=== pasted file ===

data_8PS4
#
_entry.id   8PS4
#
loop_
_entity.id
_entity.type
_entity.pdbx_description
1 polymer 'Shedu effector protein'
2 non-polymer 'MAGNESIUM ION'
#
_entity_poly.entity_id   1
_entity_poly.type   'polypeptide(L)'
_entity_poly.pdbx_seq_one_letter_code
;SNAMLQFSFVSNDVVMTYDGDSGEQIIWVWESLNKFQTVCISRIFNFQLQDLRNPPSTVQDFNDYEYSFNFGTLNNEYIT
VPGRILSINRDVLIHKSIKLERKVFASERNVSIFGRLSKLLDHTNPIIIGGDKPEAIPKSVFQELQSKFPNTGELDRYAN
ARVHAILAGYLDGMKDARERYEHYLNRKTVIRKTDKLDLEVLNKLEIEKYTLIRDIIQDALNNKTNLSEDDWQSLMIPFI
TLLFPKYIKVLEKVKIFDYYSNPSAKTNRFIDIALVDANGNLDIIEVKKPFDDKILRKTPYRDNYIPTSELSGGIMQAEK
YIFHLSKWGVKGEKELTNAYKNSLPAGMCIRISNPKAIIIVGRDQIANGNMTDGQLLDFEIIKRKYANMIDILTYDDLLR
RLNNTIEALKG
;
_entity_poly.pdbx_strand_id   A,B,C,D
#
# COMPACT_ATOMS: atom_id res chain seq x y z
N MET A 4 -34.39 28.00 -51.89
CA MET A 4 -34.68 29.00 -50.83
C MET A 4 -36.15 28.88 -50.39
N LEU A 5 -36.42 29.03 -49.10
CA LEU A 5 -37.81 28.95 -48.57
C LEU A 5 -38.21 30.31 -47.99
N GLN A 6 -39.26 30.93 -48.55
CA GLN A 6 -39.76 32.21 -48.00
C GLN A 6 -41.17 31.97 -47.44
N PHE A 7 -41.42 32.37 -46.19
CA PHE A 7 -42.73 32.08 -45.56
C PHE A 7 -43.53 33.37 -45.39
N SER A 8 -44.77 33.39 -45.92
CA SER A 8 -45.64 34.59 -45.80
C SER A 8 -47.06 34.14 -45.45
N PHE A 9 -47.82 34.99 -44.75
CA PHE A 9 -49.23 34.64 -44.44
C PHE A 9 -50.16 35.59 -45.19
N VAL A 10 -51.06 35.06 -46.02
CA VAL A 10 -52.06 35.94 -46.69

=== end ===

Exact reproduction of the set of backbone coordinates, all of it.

data_8PS4
#
_entry.id   8PS4
#
loop_
_entity.id
_entity.type
_entity.pdbx_description
1 polymer 'Shedu effector protein'
2 non-polymer 'MAGNESIUM ION'
#
_entity_poly.entity_id   1
_entity_poly.type   'polypeptide(L)'
_entity_poly.pdbx_seq_one_letter_code
;SNAMLQFSFVSNDVVMTYDGDSGEQIIWVWESLNKFQTVCISRIFNFQLQDLRNPPSTVQDFNDYEYSFNFGTLNNEYIT
VPGRILSINRDVLIHKSIKLERKVFASERNVSIFGRLSKLLDHTNPIIIGGDKPEAIPKSVFQELQSKFPNTGELDRYAN
ARVHAILAGYLDGMKDARERYEHYLNRKTVIRKTDKLDLEVLNKLEIEKYTLIRDIIQDALNNKTNLSEDDWQSLMIPFI
TLLFPKYIKVLEKVKIFDYYSNPSAKTNRFIDIALVDANGNLDIIEVKKPFDDKILRKTPYRDNYIPTSELSGGIMQAEK
YIFHLSKWGVKGEKELTNAYKNSLPAGMCIRISNPKAIIIVGRDQIANGNMTDGQLLDFEIIKRKYANMIDILTYDDLLR
RLNNTIEALKG
;
_entity_poly.pdbx_strand_id   A,B,C,D
#
# COMPACT_ATOMS: atom_id res chain seq x y z
N MET A 4 -34.39 28.00 -51.89
CA MET A 4 -34.68 29.00 -50.83
C MET A 4 -36.15 28.88 -50.39
N LEU A 5 -36.42 29.03 -49.10
CA LEU A 5 -37.81 28.95 -48.57
C LEU A 5 -38.21 30.31 -47.99
N GLN A 6 -39.26 30.93 -48.55
CA GLN A 6 -39.76 32.21 -48.00
C GLN A 6 -41.17 31.97 -47.44
N PHE A 7 -41.42 32.37 -46.19
CA PHE A 7 -42.73 32.08 -45.56
C PHE A 7 -43.53 33.37 -45.39
N SER A 8 -44.77 33.39 -45.92
CA SER A 8 -45.64 34.59 -45.80
C SER A 8 -47.06 34.14 -45.45
N PHE A 9 -47.82 34.99 -44.75
CA PHE A 9 -49.23 34.64 -44.44
C PHE A 9 -50.16 35.59 -45.19
N VAL A 10 -51.06 35.06 -46.02
CA VAL A 10 -52.06 35.94 -46.69